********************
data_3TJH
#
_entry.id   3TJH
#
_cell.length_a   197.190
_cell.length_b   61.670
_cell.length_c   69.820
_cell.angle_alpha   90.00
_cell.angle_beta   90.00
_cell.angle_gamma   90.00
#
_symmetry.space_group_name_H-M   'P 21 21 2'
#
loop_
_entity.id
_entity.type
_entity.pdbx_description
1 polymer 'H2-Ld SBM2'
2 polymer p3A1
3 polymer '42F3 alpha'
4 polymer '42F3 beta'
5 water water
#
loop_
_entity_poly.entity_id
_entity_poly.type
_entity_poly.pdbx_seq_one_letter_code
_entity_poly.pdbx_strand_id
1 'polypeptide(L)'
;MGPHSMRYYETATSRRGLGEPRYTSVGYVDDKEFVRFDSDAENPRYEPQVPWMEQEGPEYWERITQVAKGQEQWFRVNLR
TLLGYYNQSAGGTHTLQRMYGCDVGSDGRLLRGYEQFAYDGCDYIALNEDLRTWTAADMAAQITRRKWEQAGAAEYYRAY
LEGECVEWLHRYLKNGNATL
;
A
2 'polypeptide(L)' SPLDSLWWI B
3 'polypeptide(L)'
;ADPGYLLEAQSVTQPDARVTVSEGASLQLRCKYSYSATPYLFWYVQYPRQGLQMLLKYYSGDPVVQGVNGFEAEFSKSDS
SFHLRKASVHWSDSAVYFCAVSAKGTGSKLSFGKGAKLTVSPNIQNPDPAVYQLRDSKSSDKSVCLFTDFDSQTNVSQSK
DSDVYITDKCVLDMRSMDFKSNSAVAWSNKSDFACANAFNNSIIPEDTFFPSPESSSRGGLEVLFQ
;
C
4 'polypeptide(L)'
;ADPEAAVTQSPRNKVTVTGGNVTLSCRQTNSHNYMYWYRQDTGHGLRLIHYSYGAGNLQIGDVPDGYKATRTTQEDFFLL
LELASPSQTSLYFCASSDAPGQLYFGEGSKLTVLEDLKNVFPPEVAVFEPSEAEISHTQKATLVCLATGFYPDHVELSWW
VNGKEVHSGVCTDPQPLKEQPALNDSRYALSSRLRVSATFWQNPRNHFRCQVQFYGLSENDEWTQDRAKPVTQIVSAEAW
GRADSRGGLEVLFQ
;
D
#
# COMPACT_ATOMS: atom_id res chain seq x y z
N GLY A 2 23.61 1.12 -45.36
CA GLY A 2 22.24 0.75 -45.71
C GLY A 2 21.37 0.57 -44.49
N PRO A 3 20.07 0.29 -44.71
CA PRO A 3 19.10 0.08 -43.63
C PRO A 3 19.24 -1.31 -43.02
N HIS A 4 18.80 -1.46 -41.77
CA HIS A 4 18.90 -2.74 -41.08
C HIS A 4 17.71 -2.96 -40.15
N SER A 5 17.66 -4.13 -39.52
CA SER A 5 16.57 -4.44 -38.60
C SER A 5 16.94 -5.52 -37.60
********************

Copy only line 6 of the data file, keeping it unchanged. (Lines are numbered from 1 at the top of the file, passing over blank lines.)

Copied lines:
_cell.length_b   61.670